Why our focus is on ‘growing small’

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As Derby City Church welcomes dozens of new faces, it is being intentional about doing things in smaller groups. Pastor Andy Lenton (pictured above, inset) explains how.

“We’ve had more than 100 new people join us in the past two years,” says Derby City Church pastor Andy Lenton.

That’s why, as the congregation has grown across all age groups, the church’s leadership team have been pondering the best way to maintain its friendly and well-connected feel.

The situation Derby City’s leaders find themselves in now is very different to when Andy and his wife Lisa joined the church three years ago.

“We came halfway through Covid, just after the previous pastor Dave Ayling had passed away suddenly,” Andy explains.

“It was a grieving church and they’d gone straight from losing Dave into lockdown. It was a double-whammy and a really tough time.

“Our associate pastor Dan Hudson was running things and had done a fantastic job, but at the time he was still training as a minister.

“That’s why we came, and I’ll admit it was quite a scary situation to come into.”

Andy and Lisa’s 25 years of experience pastoring in Leeds helped as they found their feet.

It has proved invaluable over the past couple of years too as the church has grown in numbers and nationalities.

“Our church in Leeds was a lot bigger but interestingly Derby is a mini version of what we had there.

“In Leeds we had around 75 nationalities and in Derby we have climbed to the mid-30s and become a very international church.”

Andy and his team are enjoying the opportunity this creates to build a truly intercultural congregation.

“It’s great learning from other cultures as people pray and sing worship songs in their own languages and we’re trying to reflect our different nationalities in our worship and life groups and everything else we do.”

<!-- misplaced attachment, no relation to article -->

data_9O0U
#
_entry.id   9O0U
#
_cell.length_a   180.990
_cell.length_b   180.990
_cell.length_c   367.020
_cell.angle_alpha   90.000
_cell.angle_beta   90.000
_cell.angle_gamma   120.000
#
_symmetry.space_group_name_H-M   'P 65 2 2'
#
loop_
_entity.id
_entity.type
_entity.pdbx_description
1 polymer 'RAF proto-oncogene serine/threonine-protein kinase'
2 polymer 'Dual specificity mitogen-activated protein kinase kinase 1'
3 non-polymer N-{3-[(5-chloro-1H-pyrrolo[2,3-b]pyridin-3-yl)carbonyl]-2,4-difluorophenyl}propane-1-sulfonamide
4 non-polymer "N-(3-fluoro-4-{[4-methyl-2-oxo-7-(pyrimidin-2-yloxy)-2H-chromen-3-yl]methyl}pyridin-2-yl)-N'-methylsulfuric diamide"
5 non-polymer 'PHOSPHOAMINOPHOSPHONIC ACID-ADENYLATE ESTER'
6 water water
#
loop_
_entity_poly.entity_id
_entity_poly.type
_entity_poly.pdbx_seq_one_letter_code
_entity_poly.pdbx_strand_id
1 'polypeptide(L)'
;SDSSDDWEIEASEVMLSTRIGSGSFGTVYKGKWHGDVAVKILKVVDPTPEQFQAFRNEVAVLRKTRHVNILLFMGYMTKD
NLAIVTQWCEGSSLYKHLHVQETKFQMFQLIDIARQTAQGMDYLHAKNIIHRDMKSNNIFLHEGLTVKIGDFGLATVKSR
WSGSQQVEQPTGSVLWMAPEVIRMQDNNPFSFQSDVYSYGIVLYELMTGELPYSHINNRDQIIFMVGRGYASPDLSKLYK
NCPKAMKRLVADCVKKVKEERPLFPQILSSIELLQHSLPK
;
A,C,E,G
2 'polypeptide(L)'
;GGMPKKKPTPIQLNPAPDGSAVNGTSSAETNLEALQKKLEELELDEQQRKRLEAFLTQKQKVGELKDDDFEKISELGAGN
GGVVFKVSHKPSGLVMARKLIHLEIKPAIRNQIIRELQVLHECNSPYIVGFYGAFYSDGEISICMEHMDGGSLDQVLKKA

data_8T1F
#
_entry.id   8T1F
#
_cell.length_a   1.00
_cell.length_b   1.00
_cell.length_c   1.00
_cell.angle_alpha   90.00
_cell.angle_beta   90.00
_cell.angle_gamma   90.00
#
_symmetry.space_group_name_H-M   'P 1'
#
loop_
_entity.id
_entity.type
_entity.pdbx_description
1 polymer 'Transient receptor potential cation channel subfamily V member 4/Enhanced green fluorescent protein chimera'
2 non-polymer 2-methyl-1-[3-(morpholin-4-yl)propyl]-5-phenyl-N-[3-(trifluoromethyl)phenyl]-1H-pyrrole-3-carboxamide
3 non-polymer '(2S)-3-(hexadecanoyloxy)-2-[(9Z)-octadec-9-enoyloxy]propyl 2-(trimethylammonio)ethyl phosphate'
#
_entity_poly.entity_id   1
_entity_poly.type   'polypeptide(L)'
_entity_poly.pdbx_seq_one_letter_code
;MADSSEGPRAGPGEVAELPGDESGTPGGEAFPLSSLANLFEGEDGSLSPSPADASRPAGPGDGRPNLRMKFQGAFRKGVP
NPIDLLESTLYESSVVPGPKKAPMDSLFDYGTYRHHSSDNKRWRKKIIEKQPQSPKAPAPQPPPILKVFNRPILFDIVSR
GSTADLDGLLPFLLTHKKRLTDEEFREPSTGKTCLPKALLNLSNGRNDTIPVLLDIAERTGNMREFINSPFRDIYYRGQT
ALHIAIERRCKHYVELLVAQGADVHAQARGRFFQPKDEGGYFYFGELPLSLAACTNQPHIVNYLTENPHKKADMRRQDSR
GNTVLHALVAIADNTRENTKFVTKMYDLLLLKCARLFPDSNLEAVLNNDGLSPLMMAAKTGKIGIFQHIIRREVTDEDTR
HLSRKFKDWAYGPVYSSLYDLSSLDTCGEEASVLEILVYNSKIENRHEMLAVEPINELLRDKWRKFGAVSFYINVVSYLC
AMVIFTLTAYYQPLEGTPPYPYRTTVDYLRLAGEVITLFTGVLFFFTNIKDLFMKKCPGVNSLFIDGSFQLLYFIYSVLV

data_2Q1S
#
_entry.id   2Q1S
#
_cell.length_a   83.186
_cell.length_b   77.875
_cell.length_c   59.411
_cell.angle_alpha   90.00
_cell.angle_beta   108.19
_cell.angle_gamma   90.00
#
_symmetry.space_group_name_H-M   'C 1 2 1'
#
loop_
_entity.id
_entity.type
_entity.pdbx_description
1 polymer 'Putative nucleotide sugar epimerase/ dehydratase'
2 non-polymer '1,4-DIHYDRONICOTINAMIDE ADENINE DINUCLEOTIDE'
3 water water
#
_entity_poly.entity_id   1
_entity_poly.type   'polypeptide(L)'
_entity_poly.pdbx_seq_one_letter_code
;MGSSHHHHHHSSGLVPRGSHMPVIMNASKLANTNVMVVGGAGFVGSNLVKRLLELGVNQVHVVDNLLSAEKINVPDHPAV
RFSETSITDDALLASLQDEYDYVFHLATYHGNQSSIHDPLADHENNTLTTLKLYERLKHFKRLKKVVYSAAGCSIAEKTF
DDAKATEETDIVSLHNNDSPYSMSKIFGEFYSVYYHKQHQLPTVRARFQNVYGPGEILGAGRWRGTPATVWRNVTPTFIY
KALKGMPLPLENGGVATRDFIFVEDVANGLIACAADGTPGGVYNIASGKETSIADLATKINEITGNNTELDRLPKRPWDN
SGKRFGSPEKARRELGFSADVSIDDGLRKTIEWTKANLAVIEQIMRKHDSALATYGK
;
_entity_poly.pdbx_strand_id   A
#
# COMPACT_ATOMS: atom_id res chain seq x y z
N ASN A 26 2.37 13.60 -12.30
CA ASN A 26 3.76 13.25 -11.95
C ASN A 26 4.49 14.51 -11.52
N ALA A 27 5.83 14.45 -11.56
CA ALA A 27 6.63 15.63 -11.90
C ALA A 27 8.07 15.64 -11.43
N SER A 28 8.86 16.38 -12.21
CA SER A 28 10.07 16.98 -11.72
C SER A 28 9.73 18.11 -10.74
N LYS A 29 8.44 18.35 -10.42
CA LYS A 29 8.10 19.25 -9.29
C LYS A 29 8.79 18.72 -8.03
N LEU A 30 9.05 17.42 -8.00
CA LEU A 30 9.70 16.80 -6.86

Growth has come from other avenues too. The 100 new people Andy mentions include new Christians, several of whom have connected with Derby City Church via its Next Steps seekers group.

This means that church groups across the board are expanding.


“Our youth and children’s work is growing and our Thursday group for older people is at capacity at 70 people.

“Our students and young adults group, which started in Dan Hudson’s home, now has 30 people, so they’ve moved to one of the church lounges to fit everyone in.”

And when Derby City’s Sunday service got to standing room only at Christmas, Andy and the team decided it was time to act. Last month they launched an evening service.

“It helps with our numbers, but it’s also given us the chance to do something new,” says Andy.

“We wanted to innovate rather than replicate so we’re doing things differently in the evenings. We have the same sermon, but the rest is different in feel and style.”

As numbers increase, Andy is keen to maintain the warmth, connections and relationships Derby City has always enjoyed, and is using a current theme in the church to achieve this.

“Even though we’re growing rapidly our theme is ‘growing small’. That’s because when you have a lot of new people coming in quickly it changes the church.

“If you’re not careful you go from being a very friendly place to one where people don’t know each other very well.

“This year we’re being very intentional about doing more things in smaller groups to create relationships.

“Obviously that includes introducing people to life groups, but it also means doing fun things together – having meals, going for walks, hiring bouncy castles in church for young families and so on.

“The idea is to do things where people who have seen each other on Sundays but don’t know each other’s names can get to know one another.”


While Derby City has been nurturing its congregation in these ways, it has also been developing its community outreach.

Last year it renovated a building at the back of the church, which is now home to Rebuild, a charity which works with people caught in trafficking and sexual exploitation.

“It’s been a brilliant way of impacting our community and our congregation has been so supportive, raising £30,000 towards the renovations,” says Andy.

The church’s food bank and Hope Store are also providing much-needed services.

“We give away around 2,500 food parcels a year to almost 600 people – sadly, we have a queue down the street every week and it’s growing.

“People can just take food if they choose but we’re trying to help them out of needing food banks so we also encourage them to sit with us or Citizens Advice, who come here too. We try to signpost people to agencies which can help with debt and housing problems.”

Meanwhile, at the church’s Hope Store, clothing, bedding, cooking equipment and utensils are distributed to help people settle into new homes.

Andy is glad to see the church having an increasing impact locally.

He is thrilled to see how far things have come since the pandemic.

“When I first got here people had gone through some hard times, yet it’s true that those who suffer the most often shine the best.

“There’s a real culture of support, love and care here and I’d say the growth we’ve seen recently is the direct result of that.”

From Direction Magazine

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